Comparison With Previous Studies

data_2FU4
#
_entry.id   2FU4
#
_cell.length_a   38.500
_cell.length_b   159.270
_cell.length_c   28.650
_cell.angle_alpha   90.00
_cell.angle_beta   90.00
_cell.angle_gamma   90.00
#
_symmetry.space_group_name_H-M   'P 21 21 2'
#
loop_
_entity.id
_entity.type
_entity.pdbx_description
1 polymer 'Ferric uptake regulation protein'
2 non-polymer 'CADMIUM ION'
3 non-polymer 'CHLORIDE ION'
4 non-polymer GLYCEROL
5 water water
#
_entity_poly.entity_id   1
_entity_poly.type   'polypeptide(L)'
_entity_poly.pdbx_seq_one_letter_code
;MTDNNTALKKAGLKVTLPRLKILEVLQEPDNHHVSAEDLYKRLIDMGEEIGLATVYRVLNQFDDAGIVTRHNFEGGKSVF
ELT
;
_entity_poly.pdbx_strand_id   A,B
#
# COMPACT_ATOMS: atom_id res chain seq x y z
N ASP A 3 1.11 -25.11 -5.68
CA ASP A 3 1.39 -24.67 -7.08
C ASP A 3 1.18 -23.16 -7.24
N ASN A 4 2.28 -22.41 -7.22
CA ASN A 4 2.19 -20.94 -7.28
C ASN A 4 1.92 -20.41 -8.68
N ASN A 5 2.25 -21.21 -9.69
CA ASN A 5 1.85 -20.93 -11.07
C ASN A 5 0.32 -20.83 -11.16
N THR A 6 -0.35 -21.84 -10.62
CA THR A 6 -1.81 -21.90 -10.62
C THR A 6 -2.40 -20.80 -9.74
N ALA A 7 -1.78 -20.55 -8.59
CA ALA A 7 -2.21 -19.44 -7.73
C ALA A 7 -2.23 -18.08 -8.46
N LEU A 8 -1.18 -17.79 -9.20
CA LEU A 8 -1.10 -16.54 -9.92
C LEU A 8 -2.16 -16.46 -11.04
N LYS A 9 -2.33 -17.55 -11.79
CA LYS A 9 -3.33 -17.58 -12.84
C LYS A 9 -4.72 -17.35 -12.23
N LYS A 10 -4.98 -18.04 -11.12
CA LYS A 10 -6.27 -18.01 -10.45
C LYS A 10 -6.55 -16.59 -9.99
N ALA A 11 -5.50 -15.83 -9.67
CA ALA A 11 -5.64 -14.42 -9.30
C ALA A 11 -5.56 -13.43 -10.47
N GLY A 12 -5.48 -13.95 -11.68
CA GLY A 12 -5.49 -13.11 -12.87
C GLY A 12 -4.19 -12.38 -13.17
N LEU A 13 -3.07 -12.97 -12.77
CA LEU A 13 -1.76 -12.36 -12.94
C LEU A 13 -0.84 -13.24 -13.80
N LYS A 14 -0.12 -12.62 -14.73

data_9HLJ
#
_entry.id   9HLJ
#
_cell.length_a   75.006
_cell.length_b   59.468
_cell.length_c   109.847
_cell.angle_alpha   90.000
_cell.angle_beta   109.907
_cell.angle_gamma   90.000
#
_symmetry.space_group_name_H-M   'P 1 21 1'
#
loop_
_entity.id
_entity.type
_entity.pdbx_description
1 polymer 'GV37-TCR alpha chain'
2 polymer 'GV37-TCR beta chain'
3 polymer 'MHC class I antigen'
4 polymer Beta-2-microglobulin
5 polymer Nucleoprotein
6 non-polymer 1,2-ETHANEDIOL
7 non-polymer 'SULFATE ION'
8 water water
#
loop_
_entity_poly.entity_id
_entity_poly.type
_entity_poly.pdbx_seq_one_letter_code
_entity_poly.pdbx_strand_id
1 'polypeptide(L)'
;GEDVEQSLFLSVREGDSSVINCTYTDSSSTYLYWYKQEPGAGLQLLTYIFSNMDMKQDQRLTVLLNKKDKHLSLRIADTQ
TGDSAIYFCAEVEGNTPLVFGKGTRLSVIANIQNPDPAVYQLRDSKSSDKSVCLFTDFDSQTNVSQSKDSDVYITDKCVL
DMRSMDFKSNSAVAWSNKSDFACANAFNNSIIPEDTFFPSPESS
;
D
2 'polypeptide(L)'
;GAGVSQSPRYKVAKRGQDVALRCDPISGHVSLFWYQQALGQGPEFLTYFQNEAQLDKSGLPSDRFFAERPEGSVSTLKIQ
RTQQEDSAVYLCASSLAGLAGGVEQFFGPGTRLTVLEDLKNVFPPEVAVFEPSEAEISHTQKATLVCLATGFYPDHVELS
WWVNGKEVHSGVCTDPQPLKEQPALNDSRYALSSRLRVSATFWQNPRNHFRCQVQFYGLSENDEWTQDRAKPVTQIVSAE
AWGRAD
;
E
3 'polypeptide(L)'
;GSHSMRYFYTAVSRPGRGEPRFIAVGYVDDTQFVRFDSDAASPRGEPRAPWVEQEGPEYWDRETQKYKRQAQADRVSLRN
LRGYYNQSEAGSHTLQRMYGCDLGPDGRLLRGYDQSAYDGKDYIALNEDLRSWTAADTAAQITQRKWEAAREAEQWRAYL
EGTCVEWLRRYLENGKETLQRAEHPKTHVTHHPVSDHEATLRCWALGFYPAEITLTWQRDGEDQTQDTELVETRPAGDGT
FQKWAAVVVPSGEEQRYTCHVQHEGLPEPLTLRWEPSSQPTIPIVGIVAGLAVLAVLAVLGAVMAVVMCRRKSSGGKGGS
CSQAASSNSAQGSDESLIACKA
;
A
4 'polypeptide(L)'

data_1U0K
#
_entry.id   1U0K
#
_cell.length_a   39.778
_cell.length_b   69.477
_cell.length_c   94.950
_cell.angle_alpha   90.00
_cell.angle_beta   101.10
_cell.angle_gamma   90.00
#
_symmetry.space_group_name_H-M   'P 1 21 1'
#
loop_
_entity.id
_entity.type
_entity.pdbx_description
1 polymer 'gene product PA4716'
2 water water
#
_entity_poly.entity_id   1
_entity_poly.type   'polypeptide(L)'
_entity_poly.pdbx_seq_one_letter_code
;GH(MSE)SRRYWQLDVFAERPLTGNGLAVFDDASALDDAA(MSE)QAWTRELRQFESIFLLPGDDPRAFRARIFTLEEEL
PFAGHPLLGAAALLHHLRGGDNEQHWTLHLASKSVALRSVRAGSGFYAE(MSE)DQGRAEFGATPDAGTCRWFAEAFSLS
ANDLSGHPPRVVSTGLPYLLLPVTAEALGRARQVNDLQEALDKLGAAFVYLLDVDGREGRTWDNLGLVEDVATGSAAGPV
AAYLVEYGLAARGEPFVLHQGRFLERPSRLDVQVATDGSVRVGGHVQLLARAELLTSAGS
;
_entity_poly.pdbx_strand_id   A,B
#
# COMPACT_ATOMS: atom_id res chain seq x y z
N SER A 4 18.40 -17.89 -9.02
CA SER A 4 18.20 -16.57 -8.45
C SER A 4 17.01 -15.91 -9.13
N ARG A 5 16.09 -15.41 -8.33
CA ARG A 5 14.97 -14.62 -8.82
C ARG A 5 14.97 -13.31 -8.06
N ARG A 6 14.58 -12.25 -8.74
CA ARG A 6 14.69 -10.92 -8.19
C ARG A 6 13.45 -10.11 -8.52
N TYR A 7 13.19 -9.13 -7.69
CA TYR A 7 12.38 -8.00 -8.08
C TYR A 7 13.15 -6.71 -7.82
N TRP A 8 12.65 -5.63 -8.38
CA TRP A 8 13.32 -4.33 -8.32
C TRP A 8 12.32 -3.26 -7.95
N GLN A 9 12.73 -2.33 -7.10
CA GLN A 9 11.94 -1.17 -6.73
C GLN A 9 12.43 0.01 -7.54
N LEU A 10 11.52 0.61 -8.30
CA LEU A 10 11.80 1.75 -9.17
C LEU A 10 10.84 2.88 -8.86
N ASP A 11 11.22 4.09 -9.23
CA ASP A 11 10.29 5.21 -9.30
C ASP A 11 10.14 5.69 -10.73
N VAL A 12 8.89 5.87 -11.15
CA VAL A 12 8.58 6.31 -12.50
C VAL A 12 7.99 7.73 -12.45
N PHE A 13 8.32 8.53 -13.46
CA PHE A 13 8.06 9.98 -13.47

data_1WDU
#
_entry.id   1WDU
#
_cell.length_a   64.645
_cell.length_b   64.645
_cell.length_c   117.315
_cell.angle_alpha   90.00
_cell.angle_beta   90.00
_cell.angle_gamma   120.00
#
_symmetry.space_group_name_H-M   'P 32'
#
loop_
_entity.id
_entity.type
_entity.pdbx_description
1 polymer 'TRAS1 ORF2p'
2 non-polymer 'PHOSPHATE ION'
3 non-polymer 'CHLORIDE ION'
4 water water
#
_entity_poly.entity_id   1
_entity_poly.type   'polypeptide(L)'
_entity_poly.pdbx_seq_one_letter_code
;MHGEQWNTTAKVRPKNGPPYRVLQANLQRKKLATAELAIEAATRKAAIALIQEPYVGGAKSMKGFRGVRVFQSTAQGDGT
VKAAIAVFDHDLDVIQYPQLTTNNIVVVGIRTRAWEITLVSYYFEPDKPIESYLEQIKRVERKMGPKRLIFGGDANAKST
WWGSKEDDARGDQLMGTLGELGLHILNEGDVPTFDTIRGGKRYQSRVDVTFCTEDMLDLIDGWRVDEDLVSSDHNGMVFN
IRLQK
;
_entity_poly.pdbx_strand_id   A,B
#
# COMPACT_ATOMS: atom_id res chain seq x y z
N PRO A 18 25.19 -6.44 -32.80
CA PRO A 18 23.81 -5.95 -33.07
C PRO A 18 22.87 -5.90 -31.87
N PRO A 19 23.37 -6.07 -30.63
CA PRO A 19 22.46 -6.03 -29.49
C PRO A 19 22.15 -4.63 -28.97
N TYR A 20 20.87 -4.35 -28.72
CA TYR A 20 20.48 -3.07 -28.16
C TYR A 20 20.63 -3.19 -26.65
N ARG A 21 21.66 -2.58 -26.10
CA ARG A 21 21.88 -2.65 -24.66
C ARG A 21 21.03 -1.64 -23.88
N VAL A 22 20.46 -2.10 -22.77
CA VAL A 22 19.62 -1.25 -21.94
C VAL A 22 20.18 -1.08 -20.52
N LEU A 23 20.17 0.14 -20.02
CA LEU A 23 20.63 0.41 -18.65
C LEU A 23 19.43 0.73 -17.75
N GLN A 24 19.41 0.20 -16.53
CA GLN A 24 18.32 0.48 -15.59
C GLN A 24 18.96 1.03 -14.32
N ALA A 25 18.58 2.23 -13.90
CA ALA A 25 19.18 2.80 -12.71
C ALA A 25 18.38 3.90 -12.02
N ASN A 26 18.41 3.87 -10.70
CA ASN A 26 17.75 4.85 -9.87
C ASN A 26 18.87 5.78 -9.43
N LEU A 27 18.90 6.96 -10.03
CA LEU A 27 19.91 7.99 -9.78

There were three systematic reviews that focused on fingolimod, two of which systematically reviewed real-world data on fingolimod to determine its persistence and efficacy (25, 26). In these studies, the overall incidence of adverse events (AEs) was counted, and no systematic analysis for specific adverse events (such as infection) was performed. At present, only one study in 2019 evaluated the efficacy and safety of fingolimod using 10 RCTs (27). In that study, bronchitis, nasopharyngitis, sinusitis, and urinary tract infection were considered infection events, and the analysis indicated that fingolimod was associated with a significantly increased risk of bronchitis, which was consistent with our result that fingolimod increased the risk of lower respiratory infection. However, they did not find any significant difference between the fingolimod and control groups in terms of the overall incidence of infection. Considering an important limitation of that study, i.e., that only some AEs with a high incidence were retrieved, and their assessment of the risk of infection was not comprehensive. Therefore, considering the limitations of previous studies, this systematic review included all the infection events reported in RCTs, regardless of whether they were common or not, to systematically evaluate the risk of infection associated with fingolimod. Moreover, in addition to the currently published studies, we also included unpublished RCTs on the clinicaltrials.gov website to make the study more comprehensive.